Signal detection theory applied to giant pandas: Do pandas go out of
their way to make sure their scent marks are found?
The purpose of inter-animal communication is to allow signals released
by the animal to be perceived by others. Scent marking, with its
characteristics of specificity and delay, is thought to be the primary
mode of communication in giant pandas (Ailuropoda melanoleuca). The
“signal detection theory” predicts that animals choose the substrate
and location of their scent marks so that the signals released are
transmitted more widely and remain longer. As an energetically marginal
species, the cost of generating and marking chemical signals is costly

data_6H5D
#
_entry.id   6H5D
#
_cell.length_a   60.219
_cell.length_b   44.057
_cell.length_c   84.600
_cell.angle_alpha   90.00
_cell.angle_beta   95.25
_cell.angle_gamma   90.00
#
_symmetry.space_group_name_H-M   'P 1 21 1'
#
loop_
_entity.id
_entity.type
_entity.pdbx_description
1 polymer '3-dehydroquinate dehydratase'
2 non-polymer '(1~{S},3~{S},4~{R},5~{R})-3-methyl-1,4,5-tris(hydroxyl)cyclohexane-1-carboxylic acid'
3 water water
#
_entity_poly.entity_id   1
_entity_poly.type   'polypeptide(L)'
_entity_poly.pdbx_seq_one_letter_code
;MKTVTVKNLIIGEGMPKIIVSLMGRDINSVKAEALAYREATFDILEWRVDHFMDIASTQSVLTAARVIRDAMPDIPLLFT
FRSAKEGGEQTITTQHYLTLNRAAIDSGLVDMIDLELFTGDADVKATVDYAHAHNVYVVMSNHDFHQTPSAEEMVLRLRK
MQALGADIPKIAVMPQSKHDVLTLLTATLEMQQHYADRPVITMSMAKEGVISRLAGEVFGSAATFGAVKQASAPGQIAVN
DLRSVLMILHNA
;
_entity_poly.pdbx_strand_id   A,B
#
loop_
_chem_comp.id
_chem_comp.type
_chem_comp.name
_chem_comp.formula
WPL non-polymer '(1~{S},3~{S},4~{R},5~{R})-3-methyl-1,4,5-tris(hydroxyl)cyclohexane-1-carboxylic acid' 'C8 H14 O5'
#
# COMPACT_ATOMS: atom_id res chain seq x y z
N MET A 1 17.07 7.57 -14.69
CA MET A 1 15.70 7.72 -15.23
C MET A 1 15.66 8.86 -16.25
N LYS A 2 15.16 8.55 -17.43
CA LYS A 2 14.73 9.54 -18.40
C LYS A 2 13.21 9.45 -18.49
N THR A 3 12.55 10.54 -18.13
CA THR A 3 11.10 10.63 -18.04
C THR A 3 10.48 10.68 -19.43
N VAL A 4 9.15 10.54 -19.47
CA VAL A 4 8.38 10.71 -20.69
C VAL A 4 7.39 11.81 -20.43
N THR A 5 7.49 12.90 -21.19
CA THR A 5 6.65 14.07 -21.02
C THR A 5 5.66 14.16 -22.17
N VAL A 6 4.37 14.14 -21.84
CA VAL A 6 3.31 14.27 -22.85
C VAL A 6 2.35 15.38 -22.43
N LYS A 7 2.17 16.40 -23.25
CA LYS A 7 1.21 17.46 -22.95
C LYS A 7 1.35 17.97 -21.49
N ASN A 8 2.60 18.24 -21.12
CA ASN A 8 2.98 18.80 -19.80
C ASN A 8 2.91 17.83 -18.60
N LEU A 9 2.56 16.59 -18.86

for pandas, so they are predicted to make trade-offs in scent marking.
However, existing studies do not account for the selective preferences
of pandas for marking, as they are only explained by the density of
marks at a certain location. Our study wanted to investigate whether the
marking behavior of pandas is indeed consistent with signal detection
theory. For the first time, we propose to use fecal counts to reflect
the intensity of habitat use by pandas, combined with mark counts to
determine the selective preference for marking. Our findings show that
the scent marking behavior of pandas is consistent with signal detection
theory, and that they go out of their way to ensure that their marks are
detected. The results of the study will help us to further develop the
conservation of pandas and their habitats.